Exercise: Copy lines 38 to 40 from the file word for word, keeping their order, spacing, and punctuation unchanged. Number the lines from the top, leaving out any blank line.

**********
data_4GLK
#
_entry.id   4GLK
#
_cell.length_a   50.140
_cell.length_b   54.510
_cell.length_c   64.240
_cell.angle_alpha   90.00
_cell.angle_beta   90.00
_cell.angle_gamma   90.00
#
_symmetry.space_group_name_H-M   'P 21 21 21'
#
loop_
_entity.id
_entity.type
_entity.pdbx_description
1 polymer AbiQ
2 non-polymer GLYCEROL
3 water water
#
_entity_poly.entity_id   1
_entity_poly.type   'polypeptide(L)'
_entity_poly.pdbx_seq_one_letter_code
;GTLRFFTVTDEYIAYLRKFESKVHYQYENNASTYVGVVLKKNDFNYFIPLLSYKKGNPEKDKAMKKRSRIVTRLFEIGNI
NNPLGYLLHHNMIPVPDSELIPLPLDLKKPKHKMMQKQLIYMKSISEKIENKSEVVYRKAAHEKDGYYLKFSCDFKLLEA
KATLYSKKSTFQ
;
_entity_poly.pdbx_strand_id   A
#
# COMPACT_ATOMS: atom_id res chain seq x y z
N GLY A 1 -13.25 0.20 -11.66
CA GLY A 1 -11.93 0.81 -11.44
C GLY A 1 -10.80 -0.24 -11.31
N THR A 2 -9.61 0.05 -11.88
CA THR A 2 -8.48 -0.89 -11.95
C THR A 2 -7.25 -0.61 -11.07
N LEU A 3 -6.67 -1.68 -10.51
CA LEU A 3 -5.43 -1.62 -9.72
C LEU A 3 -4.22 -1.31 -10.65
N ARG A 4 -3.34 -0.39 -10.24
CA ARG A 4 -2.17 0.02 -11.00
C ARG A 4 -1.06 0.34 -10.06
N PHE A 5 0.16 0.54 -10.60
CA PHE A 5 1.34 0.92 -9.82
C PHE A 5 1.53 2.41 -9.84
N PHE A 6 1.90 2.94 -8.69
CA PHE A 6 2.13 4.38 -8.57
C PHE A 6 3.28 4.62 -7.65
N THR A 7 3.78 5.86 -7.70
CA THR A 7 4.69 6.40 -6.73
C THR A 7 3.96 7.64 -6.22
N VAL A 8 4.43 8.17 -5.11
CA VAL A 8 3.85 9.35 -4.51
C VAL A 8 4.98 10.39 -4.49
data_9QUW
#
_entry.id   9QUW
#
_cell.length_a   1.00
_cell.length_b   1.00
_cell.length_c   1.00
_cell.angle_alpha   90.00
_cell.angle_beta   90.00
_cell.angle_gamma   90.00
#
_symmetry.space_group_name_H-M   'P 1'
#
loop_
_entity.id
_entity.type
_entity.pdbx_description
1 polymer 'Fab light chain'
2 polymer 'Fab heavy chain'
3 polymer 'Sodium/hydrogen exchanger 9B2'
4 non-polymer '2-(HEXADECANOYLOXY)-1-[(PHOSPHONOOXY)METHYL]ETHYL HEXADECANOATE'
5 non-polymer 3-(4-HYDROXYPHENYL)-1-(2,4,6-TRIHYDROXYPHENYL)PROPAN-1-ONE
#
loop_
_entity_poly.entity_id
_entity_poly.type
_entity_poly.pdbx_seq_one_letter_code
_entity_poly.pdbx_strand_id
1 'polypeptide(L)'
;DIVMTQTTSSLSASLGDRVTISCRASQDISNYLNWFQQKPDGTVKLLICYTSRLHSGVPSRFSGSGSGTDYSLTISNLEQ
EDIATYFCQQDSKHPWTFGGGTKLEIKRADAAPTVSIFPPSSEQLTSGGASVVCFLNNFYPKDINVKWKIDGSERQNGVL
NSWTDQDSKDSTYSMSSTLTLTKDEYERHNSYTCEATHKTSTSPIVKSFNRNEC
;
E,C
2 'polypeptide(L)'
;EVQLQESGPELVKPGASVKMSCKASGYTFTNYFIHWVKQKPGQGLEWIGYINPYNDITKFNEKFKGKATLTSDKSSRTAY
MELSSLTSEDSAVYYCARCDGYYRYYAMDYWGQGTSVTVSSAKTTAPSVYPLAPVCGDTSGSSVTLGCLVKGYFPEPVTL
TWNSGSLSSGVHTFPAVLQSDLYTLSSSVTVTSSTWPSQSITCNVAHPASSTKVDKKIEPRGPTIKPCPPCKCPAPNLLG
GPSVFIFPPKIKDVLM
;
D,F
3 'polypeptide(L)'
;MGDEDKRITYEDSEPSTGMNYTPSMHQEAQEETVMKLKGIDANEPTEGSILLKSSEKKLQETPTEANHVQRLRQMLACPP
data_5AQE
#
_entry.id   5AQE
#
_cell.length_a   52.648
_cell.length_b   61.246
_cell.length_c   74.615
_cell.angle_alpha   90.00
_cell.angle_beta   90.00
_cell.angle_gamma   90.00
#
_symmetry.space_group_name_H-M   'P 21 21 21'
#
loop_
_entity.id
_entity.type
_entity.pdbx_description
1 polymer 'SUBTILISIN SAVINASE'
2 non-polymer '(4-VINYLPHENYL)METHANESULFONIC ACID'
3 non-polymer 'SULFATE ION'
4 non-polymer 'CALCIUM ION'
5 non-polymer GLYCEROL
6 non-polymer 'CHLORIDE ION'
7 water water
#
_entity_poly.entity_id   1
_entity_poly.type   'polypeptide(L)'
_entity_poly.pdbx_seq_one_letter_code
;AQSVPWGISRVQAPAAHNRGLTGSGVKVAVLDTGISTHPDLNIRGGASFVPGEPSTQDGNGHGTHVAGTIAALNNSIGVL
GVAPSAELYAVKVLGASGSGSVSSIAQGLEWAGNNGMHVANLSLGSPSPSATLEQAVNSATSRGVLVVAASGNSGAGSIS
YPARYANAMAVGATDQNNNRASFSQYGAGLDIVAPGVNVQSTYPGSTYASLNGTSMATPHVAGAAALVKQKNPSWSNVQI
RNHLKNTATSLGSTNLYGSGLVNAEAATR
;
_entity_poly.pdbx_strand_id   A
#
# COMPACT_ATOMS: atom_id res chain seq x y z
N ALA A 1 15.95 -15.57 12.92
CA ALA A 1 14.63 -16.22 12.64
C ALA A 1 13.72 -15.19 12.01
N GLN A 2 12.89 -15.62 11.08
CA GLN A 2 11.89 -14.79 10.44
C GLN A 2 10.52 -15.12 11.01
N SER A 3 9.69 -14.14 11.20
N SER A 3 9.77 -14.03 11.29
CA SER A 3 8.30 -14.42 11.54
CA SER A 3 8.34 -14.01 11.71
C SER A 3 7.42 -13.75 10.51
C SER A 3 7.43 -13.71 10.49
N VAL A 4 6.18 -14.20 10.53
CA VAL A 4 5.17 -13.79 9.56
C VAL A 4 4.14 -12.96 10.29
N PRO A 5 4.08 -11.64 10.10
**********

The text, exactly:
N LEU A 3 -6.67 -1.68 -10.51
CA LEU A 3 -5.43 -1.62 -9.72
C LEU A 3 -4.22 -1.31 -10.65